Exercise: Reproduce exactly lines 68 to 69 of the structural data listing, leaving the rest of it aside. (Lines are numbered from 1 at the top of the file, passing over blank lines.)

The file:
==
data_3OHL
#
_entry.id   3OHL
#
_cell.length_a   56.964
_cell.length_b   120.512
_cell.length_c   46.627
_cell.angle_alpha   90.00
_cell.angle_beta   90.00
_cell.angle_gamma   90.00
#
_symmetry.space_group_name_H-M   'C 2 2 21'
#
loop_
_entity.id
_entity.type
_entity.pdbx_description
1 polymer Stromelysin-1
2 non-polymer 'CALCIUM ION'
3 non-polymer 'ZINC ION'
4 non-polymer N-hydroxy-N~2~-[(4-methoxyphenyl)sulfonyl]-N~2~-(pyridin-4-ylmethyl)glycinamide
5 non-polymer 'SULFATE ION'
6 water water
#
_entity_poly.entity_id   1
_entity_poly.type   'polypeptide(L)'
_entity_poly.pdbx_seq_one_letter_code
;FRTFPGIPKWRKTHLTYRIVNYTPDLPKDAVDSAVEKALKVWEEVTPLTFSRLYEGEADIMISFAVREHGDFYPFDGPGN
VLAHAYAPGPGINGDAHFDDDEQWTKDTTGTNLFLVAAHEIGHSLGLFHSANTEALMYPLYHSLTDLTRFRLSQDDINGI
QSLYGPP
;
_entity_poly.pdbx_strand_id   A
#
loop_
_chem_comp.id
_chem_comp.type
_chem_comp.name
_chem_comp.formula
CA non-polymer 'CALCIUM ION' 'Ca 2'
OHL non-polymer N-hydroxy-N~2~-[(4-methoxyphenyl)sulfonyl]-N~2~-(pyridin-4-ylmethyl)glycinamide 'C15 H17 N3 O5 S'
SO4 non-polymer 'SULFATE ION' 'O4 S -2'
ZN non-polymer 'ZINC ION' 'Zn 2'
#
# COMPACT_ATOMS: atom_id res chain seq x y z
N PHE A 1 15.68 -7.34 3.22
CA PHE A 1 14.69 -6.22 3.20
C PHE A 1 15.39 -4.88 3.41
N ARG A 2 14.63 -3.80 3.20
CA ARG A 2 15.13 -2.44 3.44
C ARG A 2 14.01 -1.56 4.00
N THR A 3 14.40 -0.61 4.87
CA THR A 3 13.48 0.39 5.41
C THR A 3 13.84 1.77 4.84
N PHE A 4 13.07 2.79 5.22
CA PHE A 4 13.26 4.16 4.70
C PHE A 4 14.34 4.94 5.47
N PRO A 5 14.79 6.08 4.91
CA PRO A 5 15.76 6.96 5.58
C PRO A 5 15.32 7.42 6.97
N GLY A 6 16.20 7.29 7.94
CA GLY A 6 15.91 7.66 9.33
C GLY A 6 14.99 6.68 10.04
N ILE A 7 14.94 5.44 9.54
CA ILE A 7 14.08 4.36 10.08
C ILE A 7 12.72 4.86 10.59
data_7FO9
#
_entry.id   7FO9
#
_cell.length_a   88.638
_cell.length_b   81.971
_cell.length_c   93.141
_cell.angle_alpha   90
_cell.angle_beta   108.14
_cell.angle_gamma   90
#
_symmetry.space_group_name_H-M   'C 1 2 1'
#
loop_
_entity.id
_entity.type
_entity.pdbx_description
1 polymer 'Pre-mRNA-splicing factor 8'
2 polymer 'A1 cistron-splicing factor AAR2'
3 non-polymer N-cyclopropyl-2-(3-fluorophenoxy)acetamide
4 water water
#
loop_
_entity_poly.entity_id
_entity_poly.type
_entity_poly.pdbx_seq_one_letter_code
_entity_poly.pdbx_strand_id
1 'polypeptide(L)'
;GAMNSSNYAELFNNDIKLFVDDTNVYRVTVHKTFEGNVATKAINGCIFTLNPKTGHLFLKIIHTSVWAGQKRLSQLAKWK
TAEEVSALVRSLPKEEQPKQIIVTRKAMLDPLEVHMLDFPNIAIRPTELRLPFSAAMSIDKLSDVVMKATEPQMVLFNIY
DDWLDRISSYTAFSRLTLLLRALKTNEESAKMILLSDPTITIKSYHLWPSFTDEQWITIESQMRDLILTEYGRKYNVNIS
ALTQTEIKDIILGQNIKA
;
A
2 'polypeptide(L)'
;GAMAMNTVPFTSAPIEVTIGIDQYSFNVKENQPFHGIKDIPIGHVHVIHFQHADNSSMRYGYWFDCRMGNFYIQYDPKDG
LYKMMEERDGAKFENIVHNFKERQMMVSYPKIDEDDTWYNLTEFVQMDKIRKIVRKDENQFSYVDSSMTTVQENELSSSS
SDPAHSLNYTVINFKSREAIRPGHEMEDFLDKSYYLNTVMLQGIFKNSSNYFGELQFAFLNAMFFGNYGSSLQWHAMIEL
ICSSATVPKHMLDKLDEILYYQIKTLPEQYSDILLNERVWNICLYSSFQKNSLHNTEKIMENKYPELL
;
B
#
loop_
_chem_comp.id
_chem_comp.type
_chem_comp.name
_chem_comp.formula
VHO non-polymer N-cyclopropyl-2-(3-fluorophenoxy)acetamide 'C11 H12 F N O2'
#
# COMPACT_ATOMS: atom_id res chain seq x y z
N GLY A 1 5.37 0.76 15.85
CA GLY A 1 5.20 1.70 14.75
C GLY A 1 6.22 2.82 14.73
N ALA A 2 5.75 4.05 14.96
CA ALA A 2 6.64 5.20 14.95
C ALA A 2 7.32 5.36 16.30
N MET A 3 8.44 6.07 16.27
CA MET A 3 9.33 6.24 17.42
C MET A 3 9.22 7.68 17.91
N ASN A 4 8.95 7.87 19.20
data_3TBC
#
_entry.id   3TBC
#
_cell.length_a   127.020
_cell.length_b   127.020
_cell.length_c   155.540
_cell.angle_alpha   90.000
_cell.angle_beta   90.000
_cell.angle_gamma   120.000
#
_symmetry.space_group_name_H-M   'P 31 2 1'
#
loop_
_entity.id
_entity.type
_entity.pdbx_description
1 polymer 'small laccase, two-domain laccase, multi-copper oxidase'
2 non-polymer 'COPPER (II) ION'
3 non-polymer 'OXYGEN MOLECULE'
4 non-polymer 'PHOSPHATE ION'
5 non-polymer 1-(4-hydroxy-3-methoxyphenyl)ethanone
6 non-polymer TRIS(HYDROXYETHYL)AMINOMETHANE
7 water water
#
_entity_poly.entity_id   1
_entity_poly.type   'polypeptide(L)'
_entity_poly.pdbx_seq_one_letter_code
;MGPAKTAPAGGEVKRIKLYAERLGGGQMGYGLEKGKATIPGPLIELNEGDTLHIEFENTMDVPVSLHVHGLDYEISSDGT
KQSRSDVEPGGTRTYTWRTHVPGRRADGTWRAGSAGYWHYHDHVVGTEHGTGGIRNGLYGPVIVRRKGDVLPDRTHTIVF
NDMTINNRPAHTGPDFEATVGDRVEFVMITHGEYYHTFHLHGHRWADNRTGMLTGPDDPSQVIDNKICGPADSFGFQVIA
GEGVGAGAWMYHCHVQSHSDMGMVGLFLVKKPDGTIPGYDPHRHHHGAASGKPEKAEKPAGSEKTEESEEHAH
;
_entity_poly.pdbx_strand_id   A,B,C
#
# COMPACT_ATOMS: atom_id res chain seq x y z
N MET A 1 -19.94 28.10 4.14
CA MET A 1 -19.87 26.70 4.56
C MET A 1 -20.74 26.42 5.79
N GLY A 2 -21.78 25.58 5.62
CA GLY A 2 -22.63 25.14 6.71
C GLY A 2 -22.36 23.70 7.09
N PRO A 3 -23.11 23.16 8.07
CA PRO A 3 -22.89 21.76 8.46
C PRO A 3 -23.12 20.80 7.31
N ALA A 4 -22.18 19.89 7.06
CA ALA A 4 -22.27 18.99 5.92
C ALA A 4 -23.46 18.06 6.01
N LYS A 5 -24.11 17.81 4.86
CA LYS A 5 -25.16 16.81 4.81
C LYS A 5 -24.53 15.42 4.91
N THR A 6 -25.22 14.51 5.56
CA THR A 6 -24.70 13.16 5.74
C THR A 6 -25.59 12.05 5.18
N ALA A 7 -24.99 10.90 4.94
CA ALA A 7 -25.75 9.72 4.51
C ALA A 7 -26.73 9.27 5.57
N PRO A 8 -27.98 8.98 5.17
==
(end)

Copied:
_entry.id   7FO9
#